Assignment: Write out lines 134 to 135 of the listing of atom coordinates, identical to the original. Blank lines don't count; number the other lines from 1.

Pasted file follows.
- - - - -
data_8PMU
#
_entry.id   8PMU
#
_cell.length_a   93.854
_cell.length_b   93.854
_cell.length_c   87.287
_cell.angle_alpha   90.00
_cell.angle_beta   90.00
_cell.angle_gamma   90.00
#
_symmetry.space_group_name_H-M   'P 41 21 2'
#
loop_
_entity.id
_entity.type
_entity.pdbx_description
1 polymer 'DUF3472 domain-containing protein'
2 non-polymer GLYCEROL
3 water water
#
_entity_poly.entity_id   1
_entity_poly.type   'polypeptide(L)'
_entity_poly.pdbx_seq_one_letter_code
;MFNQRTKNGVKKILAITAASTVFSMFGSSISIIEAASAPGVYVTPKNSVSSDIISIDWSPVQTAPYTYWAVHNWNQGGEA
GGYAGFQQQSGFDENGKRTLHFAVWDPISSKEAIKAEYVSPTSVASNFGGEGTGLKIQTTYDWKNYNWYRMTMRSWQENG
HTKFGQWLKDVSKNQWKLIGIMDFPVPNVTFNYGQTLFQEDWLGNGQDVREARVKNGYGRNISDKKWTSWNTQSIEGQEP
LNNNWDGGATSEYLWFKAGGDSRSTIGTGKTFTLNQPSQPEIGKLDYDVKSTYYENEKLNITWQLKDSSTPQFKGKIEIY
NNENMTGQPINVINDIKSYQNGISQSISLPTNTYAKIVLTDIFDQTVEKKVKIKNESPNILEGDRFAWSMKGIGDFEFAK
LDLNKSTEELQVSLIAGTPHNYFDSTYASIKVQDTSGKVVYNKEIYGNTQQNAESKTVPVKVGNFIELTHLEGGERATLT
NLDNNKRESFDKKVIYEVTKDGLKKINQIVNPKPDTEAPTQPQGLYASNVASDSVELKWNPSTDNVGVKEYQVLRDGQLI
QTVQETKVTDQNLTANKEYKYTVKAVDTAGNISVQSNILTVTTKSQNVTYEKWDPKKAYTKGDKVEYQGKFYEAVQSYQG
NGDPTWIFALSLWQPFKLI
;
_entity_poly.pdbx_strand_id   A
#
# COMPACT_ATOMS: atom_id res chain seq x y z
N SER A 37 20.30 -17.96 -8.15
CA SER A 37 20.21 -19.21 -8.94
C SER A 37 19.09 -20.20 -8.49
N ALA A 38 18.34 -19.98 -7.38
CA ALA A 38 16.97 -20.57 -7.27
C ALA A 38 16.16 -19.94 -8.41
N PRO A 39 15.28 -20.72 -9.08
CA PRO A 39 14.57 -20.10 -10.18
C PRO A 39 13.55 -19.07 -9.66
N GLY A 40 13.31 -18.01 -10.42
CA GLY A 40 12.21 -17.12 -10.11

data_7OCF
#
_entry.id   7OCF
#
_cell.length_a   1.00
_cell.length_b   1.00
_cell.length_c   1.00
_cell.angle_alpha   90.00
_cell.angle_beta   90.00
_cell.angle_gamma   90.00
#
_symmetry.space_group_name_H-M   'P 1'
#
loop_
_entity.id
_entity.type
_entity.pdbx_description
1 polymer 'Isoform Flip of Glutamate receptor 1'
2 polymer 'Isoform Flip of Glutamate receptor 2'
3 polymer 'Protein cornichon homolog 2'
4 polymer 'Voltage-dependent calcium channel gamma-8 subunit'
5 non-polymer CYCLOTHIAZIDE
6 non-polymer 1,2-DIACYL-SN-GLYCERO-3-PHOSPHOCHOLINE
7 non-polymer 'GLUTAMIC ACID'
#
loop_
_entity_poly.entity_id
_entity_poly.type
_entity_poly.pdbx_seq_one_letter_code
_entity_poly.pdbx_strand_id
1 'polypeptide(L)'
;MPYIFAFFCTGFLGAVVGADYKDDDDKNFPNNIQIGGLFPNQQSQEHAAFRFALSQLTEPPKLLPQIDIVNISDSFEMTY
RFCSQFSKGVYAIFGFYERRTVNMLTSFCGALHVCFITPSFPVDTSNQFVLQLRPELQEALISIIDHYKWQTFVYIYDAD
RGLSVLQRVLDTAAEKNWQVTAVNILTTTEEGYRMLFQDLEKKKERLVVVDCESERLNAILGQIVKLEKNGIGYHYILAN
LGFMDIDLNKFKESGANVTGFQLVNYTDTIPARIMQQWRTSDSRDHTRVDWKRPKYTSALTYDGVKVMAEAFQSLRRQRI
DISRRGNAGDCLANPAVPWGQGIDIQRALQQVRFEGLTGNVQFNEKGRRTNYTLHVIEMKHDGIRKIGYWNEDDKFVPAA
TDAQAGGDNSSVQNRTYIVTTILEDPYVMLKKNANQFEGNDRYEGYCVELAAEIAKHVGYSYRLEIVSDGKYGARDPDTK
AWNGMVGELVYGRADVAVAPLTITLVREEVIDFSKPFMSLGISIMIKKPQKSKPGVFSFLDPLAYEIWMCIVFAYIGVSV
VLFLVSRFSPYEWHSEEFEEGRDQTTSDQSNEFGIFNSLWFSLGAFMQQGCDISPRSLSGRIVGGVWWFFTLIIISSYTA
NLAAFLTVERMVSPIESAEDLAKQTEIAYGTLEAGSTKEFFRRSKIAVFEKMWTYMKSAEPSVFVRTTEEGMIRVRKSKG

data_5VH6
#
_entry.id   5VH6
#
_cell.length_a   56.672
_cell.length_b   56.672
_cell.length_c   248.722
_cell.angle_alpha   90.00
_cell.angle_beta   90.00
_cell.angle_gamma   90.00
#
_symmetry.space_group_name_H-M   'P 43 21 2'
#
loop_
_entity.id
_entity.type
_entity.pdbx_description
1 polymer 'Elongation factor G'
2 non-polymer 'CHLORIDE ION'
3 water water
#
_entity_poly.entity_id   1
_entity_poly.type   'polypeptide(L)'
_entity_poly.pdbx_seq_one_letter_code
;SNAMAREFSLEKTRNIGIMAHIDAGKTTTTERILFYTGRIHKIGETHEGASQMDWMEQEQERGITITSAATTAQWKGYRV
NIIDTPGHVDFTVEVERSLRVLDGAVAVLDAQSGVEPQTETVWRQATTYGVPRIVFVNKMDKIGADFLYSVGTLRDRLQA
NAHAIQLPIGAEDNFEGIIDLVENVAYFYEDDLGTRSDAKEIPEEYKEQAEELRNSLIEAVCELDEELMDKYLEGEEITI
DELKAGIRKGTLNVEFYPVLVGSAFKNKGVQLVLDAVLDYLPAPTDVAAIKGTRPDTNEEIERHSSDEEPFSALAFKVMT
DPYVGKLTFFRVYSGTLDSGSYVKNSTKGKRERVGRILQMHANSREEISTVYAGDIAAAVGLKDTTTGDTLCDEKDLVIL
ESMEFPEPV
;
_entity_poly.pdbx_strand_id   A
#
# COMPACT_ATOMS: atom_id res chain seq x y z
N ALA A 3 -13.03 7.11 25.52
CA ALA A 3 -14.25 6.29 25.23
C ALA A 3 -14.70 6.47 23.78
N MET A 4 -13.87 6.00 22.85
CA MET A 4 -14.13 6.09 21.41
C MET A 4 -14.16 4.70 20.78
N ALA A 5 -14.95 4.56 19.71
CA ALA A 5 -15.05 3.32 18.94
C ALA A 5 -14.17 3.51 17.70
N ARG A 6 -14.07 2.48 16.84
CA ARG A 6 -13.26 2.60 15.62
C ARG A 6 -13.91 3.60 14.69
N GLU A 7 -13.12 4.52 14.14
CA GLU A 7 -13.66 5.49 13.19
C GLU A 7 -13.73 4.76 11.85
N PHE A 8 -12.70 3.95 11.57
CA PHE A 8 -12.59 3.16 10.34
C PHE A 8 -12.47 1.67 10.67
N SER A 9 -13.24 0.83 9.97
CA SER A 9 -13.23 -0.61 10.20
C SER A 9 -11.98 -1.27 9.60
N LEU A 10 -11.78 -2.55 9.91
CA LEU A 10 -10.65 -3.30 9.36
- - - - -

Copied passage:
C ARG A 6 -13.91 3.60 14.69
N GLU A 7 -13.12 4.52 14.14